Dielectrics and Polarisation
 Concept of Condenser
 The Parallel Plate Capacitor
 Capacity of Parallel Plate Condenser
 Effect of Dielectric on Capacity
 Energy of Charged Condenser
 Condensers in Series and Parallel,
 VandeGraaff Generator
AC Circuits
Current Electricity
Dual Nature of Radiation and Matter
Magnetic Effects of Electric Current
Structure of Atoms and Nuclei
Magnetism
Semiconductor Devices
Electromagnetic Inductions
 Electromagnetic Induction
 Faraday’s Law of Induction
 SelfInductance
 Mutual Inductance
 Transformers
 Need for Displacement Current
 Coil Rotating in Uniform Magnetic Induction
 Alternating Currents
 Reactance and Impedance
 LC Oscillations
 Inductance and Capacitance
 Resonant Circuit
 Power in Ac Circuit: the Power Factor
 Lenz’S Law and Conservation of Energy
Electrons and Photons
Atoms, Molecules and Nuclei
 Alphaparticle Scattering and Rutherford’S Nuclear Model of Atom
 Bohr'S Model for Hydrogen Atom
 Hydrogen Spectrum
 Atomic Masses and Composition of Nucleus
 Introduction of Radioactivity
 Law of Radioactive Decay
 MassEnergy Relation and Mass Defect
 Nuclear Binding Energy
 Nuclear Fusion – Energy Generation in Stars
 deBroglie Relation
 Wave Nature of Matter
 Wavelength of an Electron
 DavissonGermer Experiment
 Continuous and Characteristics Xrays
Semiconductors
 Energy Bands in Solids
 Extrinsic Semiconductor
 Applications of Ntype and Ptype Semiconductors
 Special Purpose Pn Junction Diodes
 Semiconductor Diode
 Zener Diode as a Voltage Regulator
 IV Characteristics of Led
 Transistor and Characteristics of a Transistor
 Transistor as an Amplifier (Ceconfiguration)
 Transistor as a Switch
 Oscillators
 Digital Electronics and Logic Gates
Communication Systems
 Elements of a Communication System
 Basic Terminology Used in Electronic Communication Systems
 Bandwidth of Signals
 Bandwidth of Transmission Medium
 Need for Modulation and Demodulation
 Production and Detection of an Amplitude Modulated Wave
 Space Communication
 Propagation of Electromagnetic Waves
 Modulation and Its Necessity
description
 Law of orbit
 Law of areas
 Law of periods
notes
KEPLER’S LAWS
The three laws of Kepler can be stated as follows:
Kepler’s First law (Law of orbits): All planets move in elliptical orbits with the Sun situated at one of the foci of the ellipse.
Kepler’s 1^{st} law Vs. Copernicus Model

According to Copernicus planets move in circular motion whereas according to Kepler planets revolve in elliptical orbit around the sun.

Copernicus model is based on one special case because circle is a special case of ellipse whereas Kepler’s laws aremore of ageneral form.
To Show ellipse is a special form of Circle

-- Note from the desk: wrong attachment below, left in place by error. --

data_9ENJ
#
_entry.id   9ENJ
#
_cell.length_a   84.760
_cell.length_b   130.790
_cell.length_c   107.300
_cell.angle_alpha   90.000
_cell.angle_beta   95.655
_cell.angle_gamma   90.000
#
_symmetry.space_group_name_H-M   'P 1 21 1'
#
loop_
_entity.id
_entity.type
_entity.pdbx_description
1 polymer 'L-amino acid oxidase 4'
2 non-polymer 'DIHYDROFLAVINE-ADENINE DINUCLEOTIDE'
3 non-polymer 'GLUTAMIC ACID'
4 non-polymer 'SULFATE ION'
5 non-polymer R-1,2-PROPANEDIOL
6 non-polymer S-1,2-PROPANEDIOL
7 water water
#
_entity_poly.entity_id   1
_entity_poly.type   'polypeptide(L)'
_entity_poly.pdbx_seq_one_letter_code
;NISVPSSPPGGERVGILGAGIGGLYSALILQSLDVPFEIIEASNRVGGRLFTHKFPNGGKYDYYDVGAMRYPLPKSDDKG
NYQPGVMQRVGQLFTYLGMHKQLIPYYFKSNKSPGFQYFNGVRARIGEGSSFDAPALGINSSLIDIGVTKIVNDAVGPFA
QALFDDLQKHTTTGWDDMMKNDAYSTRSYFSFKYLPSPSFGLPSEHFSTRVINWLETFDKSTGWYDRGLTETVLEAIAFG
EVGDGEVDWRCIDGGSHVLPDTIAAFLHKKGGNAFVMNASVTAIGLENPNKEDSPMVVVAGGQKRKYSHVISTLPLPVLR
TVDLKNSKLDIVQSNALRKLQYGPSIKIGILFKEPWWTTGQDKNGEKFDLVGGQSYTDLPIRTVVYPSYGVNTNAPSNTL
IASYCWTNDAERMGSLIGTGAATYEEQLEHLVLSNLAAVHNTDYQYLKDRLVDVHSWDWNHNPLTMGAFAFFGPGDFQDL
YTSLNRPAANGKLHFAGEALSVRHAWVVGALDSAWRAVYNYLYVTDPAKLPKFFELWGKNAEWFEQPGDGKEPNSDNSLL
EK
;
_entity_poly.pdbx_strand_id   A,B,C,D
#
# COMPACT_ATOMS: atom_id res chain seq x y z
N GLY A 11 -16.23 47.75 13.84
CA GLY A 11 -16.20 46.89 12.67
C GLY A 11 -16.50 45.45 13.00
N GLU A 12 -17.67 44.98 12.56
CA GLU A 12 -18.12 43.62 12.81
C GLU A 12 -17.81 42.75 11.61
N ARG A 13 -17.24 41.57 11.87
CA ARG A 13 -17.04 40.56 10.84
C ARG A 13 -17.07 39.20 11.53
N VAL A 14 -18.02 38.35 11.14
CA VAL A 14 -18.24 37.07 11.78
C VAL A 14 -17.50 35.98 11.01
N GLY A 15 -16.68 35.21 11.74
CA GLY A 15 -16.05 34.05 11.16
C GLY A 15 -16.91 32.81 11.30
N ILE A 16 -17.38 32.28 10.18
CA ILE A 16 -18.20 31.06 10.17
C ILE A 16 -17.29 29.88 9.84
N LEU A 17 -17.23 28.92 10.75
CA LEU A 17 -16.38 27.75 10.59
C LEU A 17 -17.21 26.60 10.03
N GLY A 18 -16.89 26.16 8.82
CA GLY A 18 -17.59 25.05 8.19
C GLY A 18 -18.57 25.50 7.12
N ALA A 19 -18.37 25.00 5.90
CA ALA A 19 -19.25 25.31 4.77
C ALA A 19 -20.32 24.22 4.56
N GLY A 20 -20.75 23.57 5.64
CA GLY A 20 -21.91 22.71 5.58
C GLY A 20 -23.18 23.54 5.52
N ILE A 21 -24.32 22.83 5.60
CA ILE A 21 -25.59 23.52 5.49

Select two points F1 and F2.

Take a pieceof string and fix its ends at F1 and F2.

Stretch the string taut with the help of a pencil and then draw a curve by moving the pencil keeping the string taut throughout.

The resulting closed curve is an ellipse. For any point T on the ellipse, the sum of distances from F1 and F2 is a constant. F1,F2 are called the foci.

Join the points F1 and F2,and extend the line to intersect the ellipse at points P and A.

The centre point of the line PA is the centre of the ellipse O and the length PO = AO, which is also known as the semimajor axis of the ellipse.

For a circle, the two foci merge onto one and the semimajor axis becomes the radius of the circle.

A string has its ends fixed at F1 and F2. The tip of the pencil holdsthe string taut and is moved around and we will get an ellipse.
Kepler’s second law (law of areal velocities):
 A planet moves round the sun in such a way that its areal velocity is constant.
 Planet moves faster when it is near to the sun and slower when it is farther from the sun.
 The areal velocity of a planet is constant.

Area covered by the planet while revolving around the sun will be equal in equal intervals of time. This means the rate of change of area with time is constant.

Suppose position and momentum of planet is denoted by ‘r’ and ‘p’ and the time taken will be Δt.
 `Delta"A"=1/2xx"r"xx"v"Delta"t"` (where `"v"Delta"t"` is distance travelled by a planet in `Delta"t"` time)
`(Delta"A")/(Delta"t")=1/2(rxxv)` `becausev=p/m` `
=`1/2((rxxp))/m`
= `"L"/"2m"`
where 'v' ia the velocity, L is the angular momentum equal to `("r"xx"p")`. For a central force, which is directed along r, L is a constant as the planet goes around. Hence, `(Delta"A")/(Delta"t")`is a constant according to the last equation. This is the law of areas. Gravitation is a central force and hence the law of areas follows.
Kepler’s third law (law of time period): A planet moves round the sun in such a way that the square of its period is proportional to the cube of semi major axis of its elliptical orbit.
Statement:
Accourding to this law the square of time period of a planet is `prop` to the cube of the semimajor axis of its orbit.
suppose earth is revolving around the sun then the square of the time period is `prop` to the cube of the semi major axis.
It is known as the law of periods as it is dependent on the time period of planets.
Derivation of 3rd law: Let us assume that the path of planet is circular
let m = mass of the planet
M = mass of the sun
according to newtons law of gravitation:
`"F"="GMm"/"r"^2`
`"F"_c = "mv"^2/r`
where `"F"_c`= Centripetal force which helps the planet to move around the sun.
`"F"="F"_c`
`"GMm"/"r"^2 = "mv"^2/"r"`
`"GM"/"r" = "v"^2` ...(1)
`"v" = (2pi"r")/"T"`
squaring both the sides in the above eq.
`"v"^2 = (4pi^2"r"^2)/"T"^2`
Substituting this value in eq (1) we get
`"GM"/"r" = (4pir^2)/T^2`
`"T"^2 = (4pi^2"r"^3)/"GM"` Where `((4pi^2)/"GM")="constant"`
`"T"^2 = "r"^3`(In ellipse semimajor axis is same as radius of the circle)